Assessing Washington's response to the Ukraine crisis

With the election of Petro Poroshenko as Ukraine's new president on Sunday, Ukraine's crisis is entering a new phase. As Poroshenko moves to consolidate power, now is a good time to take stock of President Obama's handling of what has been probably the most dangerous crisis of his presidency.

So far, the Obama administration has not had a great crisis. Focused on checking Moscow, it has taken a minimalist approach to aiding Kyiv. Yet Ukraine's weakness and dysfunction sparked the uprising against former President Viktor Yanukovych and gave Moscow free rein to stir up trouble in the East. Without doing more to get the Ukrainian state back on its feet even at the expense of increased tensions with Russia, Washington will squander an opportunity to help shape post-revolutionary Ukraine and create an impression of risk aversion that could haunt it later.

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As the administration concentrated on sanctioning Russia, it did little to help Ukraine's pro-Western transitional government succeed. While the International Monetary Fund offered more than $17 billion in assistance and the cash-strapped EU put up 11 billion euros, direct U.S. financial assistance was limited to $1 billion in loan guarantees.

The U.S. also deflected requests for security assistance to help the ragtag Ukrainian military resist both separatist militias in the east and a possible a Russian invasion. The administration's initial security assistance package only contained meals-ready-to-eat (MREs), when the government in Kyiv was desperately seeking small arms and intelligence support. Under pressure from critics, the White House eventually approved sending ordinance disposal and communications equipment, but continues to reject so-called lethal assistance. Skimping on assistance sends a signal that fixing Ukraine is not a priority for the U.S. and deprives Washington of leverage to shape a fairer and more functional Ukrainian state.

The failure to send military aid is mostly driven by a desire to avoid provoking Russia. Avoiding escalation has been central to U.S. policy, and while no one wants a hot war, it creates for Moscow a permissive environment to continue intervening both in Ukraine and, potentially, elsewhere. By refusing most forms of military assistance, declaring repeatedly that military options were not on the table, and essentially rejecting Georgia's NATO membership aspirations at the height of the crisis, the White House signaled that it would bend over backwards to avoid antagonizing the Kremlin, even though Russia had much more to lose from a sustained crisis.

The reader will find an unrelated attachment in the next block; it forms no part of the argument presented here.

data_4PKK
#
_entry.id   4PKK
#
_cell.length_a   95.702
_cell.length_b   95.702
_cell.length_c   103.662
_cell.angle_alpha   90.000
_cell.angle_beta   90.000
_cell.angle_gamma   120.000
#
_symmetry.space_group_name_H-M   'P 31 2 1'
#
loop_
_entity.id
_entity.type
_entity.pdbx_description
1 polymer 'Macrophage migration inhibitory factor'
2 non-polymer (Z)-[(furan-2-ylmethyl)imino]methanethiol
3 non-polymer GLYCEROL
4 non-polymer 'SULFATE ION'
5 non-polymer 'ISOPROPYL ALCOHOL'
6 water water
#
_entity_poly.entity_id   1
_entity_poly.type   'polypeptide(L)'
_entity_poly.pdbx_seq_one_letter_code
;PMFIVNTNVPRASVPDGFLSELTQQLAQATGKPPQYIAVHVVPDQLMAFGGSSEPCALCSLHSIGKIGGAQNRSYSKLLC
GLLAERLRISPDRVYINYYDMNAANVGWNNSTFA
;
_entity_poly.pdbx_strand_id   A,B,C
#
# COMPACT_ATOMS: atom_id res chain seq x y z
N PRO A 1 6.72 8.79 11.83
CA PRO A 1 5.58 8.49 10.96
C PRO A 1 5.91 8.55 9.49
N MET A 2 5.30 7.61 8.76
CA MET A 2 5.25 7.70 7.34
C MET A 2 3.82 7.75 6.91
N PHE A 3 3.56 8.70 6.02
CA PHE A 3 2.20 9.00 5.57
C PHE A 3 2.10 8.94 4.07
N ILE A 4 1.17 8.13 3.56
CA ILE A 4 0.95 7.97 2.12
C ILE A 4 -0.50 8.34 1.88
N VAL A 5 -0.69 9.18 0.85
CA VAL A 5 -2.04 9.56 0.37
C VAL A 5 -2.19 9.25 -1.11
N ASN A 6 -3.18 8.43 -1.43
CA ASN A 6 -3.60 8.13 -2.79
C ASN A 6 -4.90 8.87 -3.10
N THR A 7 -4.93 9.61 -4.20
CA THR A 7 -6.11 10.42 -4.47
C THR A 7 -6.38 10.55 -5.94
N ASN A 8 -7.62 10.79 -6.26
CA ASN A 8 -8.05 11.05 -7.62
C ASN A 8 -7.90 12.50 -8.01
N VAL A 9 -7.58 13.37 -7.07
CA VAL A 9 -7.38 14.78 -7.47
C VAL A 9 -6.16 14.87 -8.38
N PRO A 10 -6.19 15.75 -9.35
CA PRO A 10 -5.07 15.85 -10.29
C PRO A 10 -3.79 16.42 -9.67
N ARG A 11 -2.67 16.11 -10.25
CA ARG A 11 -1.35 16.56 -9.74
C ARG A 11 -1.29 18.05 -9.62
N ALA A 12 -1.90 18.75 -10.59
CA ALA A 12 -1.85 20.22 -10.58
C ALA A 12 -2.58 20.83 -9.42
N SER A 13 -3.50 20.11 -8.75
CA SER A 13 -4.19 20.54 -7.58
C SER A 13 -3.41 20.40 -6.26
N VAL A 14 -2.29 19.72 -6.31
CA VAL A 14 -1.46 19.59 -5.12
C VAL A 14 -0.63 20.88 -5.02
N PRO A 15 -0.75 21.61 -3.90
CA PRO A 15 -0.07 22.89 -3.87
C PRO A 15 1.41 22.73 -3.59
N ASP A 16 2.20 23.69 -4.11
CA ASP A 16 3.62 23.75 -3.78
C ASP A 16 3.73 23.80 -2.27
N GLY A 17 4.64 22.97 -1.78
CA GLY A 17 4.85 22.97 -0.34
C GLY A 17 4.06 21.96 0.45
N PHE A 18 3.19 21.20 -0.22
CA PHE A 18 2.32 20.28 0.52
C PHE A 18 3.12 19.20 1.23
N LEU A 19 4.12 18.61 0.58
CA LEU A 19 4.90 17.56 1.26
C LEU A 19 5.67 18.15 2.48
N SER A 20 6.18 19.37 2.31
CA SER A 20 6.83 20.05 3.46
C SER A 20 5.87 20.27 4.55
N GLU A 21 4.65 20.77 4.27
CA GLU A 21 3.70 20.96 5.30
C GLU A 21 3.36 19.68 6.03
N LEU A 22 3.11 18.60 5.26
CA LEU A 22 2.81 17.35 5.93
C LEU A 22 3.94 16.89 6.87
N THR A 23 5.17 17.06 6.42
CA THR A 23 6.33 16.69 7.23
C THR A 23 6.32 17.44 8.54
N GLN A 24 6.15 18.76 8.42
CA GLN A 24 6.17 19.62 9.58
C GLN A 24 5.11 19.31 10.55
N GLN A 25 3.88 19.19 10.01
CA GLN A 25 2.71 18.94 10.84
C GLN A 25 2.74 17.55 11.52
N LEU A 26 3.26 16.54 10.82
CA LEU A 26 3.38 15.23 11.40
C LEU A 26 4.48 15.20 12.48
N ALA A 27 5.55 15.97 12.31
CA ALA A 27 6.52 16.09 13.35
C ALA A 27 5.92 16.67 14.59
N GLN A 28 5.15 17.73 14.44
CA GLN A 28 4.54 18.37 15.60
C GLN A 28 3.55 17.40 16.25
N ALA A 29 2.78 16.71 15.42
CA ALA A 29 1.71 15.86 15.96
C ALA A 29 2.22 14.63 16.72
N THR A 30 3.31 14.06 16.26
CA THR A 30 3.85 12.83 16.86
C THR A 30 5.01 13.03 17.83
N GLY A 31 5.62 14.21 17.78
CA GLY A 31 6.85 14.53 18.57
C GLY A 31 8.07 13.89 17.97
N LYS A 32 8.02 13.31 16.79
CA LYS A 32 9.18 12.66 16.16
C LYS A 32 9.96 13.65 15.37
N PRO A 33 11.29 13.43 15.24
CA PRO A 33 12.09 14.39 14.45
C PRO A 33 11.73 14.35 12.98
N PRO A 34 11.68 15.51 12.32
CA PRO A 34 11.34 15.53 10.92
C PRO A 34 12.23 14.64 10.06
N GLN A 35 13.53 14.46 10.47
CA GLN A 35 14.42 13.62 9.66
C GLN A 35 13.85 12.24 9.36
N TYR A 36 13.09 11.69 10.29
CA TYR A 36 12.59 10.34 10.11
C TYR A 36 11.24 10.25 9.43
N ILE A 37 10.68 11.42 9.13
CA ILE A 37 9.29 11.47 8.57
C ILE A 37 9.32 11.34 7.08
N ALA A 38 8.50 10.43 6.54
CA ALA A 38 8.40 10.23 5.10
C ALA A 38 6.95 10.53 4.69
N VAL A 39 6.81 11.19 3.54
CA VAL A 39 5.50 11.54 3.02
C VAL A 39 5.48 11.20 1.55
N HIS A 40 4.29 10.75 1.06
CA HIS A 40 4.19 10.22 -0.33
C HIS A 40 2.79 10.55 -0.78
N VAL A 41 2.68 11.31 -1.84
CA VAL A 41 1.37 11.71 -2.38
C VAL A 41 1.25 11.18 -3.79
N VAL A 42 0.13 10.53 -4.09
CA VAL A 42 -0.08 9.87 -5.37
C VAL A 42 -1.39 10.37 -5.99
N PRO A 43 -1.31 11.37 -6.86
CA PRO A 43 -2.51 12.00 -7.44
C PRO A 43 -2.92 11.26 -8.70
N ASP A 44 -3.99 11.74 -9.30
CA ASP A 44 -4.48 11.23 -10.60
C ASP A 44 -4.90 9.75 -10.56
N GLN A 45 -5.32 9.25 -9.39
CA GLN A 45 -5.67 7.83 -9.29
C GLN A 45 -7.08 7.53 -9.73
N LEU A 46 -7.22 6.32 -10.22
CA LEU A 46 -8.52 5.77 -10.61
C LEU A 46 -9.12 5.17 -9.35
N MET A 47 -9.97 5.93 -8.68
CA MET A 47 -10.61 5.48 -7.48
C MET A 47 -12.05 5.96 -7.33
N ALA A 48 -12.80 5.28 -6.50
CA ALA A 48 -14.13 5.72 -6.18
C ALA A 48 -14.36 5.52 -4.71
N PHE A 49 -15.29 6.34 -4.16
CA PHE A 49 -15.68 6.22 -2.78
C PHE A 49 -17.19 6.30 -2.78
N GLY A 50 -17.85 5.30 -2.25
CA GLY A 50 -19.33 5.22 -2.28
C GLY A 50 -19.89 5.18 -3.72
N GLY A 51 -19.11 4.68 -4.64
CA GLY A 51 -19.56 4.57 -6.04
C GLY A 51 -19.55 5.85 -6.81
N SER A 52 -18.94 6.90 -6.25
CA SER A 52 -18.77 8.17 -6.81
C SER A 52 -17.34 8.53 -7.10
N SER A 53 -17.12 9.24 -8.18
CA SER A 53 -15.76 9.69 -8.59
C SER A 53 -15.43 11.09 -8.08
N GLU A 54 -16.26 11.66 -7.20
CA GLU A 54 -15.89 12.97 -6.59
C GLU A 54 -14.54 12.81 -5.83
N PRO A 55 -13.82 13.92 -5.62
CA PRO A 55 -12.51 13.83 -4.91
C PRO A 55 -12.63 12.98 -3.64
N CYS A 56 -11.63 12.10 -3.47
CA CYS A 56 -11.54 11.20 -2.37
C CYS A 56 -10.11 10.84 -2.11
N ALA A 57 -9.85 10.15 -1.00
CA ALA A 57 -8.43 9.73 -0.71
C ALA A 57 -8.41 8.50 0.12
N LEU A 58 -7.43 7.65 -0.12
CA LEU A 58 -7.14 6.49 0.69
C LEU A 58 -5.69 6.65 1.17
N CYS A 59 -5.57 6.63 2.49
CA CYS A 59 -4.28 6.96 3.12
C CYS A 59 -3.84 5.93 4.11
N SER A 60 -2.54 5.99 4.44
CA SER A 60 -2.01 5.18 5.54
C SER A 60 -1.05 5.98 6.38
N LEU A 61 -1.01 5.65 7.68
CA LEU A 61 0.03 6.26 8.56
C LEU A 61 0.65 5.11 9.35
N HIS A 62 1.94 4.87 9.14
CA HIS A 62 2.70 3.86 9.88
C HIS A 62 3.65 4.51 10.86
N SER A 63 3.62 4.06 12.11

Since Russia's revisionist ambitions in the post-Soviet region are likely far from over, that is a dangerous impression to give. Russian intervention in Ukraine, Moldova, and possibly elsewhere remains very much a possibility.

Even if Russia has pulled back from the brink of invading Ukraine, Russian President Vladimir Putin's March 18 speech to the Russian Federation Council lays out an expansive vision of Moscow's "right" to protect Russians and Russian speakers across the post-Soviet region. This stance is part of a wider campaign to bring Russia’s post-Soviet neighbors back under Russian influence.

Should Ukraine and other post-Soviet states come to doubt Washington's willingness to aid them (even in the absence of NATO's security guarantee), their return to Russia's orbit will become a self-fulfilling prophecy, either because Russia will feel free to step up its coercion, or because their leaders will bandwagon with Moscow for self-preservation.

Ensuring these states' sovereignty and territorial integrity has been a U.S. goal for more than two decades. It is also a fundamental U.S. interest — for instance, to ensure that Azerbaijan and Georgia, which sit astride the major energy transit route from the Caspian Sea, can continue selling energy directly to Europe.

Of course, the perception that Obama is reluctant to risk confrontation even over forcible changes to states' borders extends beyond the former Soviet Union. Just ask Japan, which is seeking to deter a more assertive China and could rearm if it comes to doubt America's willingness to defend it.

Obama's reluctance to risk confrontation is in many ways commendable, especially after the bellicosity of the George W. Bush years. Yet as Secretary of State John Kerry rightly noted in his recent Yale University commencement speech, much of the world fears the absence of American power more than its presence. Ukraine is a prime example of a country that needs a greater American presence.

Washington's reluctance to aid Ukraine is undermining U.S. influence in Kyiv without deterring further Russian revisionism. Despite the election of Poroshenko, Ukraine's troubles are far from over. Creating a strong, stable, and democratic Ukraine is the best way to check Russian revisionism. With a legitimately elected leader in Kyiv, the Obama Administration should take advantage of the opportunity to boost its support for a more democratic and pro-Western Ukraine.

Mankoff is deputy director and fellow with the Russia and Eurasia Program at the Center for Strategic and International Studies.